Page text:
5 Tips to Improve Your Computer Posture
- Created: Monday, 11 March 2013 11:23
- Written by Dr. Michael Bennese
The average weight of the human head is around 10-12 lbs. Your head is connected to the rest of the body by a flexible set of interconnected bones, called the spine, specifically, in this case, the cervical spine, which we will call "the neck". This vital link between your skull, and what is contained inside, "your brain" and the rest of your body is via the spinal cord that travels down the center of the neck bones – it is literally your lifeline. Any challenges to the spinal cord are serious, and should be addressed immediately.
The most common form of stress affecting the head and neck, and therefore, the cervical spinal cord, is forward head posture. What this means is, the head is displaced from the center of gravity over time, so that it is forward of its ideal position. This means the muscles, ligaments and joints are under excess stress and strain because they must work extra hard to support the head and neck. In fact, for every inch forward from the normal position your head is displaced, the effective weight of your head increases dramatically. Think of holding a half gallon of milk by the handle, close to you, versus out at arms length...the effect of the load is dramatically different on your shoulder muscles! The constant excessive stress on the bones, muscles, ligaments and joints of your neck due to forward head posture will produce challenges to the way your neck moves, as well as the way your spinal cord functions to communicate with the rest of your body.
Due to the fact that many people in the workplace use computers, forward head posture has become very common! The abnormal stress this posture puts on your head, neck and spinal cord is responsible for a number of common problems ranging from muscle tension headaches (due to the extra work the muscles have to do to support the head and neck), disc degeneration, disc bulging or even disc herniations or ruptures in extreme cases. The fact is, in every case, forward head posture should be corrected or improved to minimize any problems in the head and neck and avoid any future complications.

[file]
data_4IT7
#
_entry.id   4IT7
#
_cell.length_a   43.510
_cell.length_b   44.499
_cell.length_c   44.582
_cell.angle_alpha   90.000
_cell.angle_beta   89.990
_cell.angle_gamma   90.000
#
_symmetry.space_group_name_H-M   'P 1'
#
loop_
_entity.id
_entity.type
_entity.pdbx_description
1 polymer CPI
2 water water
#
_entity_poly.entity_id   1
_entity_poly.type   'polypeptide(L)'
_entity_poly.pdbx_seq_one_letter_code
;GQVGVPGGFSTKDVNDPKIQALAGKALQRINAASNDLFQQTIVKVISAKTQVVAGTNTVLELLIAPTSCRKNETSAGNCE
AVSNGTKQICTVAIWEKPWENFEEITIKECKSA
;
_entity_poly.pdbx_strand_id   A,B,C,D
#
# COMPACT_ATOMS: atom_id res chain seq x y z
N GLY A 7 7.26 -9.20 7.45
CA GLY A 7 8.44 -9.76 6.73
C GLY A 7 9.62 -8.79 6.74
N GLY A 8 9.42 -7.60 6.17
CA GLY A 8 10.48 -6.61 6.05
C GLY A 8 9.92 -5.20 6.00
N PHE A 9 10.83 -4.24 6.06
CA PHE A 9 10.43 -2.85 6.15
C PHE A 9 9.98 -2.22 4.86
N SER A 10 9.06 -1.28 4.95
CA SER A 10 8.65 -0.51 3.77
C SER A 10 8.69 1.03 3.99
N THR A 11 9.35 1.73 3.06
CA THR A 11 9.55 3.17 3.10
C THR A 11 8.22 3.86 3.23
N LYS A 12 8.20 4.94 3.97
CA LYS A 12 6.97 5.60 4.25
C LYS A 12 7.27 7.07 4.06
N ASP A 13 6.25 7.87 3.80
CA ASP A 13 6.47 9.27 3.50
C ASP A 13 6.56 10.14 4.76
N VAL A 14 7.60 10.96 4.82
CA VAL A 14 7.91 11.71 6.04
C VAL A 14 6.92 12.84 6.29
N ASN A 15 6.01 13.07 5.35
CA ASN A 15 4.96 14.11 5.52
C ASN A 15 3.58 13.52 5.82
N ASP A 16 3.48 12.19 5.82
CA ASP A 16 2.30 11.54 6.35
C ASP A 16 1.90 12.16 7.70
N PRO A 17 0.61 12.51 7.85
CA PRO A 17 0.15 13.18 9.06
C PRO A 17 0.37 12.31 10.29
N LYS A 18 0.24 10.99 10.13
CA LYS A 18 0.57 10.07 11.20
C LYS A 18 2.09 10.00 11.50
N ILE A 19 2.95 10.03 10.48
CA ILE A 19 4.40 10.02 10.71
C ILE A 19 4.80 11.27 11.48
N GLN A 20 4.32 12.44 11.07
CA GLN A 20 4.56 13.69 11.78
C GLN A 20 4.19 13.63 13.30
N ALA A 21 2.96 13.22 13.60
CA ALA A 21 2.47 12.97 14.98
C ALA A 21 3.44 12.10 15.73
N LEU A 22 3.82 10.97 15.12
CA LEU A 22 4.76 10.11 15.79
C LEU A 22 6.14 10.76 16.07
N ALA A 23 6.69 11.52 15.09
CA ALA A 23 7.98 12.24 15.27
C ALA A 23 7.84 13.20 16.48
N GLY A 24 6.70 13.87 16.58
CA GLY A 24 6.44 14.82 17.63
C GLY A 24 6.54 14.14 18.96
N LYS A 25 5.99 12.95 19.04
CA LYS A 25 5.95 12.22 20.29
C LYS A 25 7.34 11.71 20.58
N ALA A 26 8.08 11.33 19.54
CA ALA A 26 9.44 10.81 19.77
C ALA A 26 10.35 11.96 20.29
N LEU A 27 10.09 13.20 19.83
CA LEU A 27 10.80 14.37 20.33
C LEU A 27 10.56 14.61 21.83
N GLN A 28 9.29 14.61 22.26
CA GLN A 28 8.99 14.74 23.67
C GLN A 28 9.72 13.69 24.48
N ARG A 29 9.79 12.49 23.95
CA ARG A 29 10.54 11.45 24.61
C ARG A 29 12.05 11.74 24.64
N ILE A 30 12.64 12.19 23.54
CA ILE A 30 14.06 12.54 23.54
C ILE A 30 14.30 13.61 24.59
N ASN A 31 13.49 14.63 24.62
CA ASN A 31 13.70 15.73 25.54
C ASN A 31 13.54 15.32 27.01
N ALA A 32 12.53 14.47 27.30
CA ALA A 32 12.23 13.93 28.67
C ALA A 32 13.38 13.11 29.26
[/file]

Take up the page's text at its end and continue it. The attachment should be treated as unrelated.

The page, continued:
To find out if you have Forward Head Posture, find a partner and take this simple test: With your eyes closed, nod your head as high as it goes, then as low as it goes, then return to where you feel your head is centered. Have your partner observe you from your side to see if your ear lines up with your shoulder. If your ear is out in front of your shoulder, you have Forward Head Posture.
If your partner did not find Forward Head Posture, take this Computer Posture Quiz to see if you are at risk of developing Forward Head Posture.
How many of the following do you have:
#1 Your neck is achy and you only have been working for hour at the computer.
Fix It!: Line up your eyes with the middle of your computer screen. This will help prevent you from tilting your head down. You may need to place your monitor on several stacked phone books to accomplish this (See, those phone books still serve a purpose!)
#2 Your neck does not necessarily hurt, but it is stiff and it feels heavy after only 1 hour working at the computer.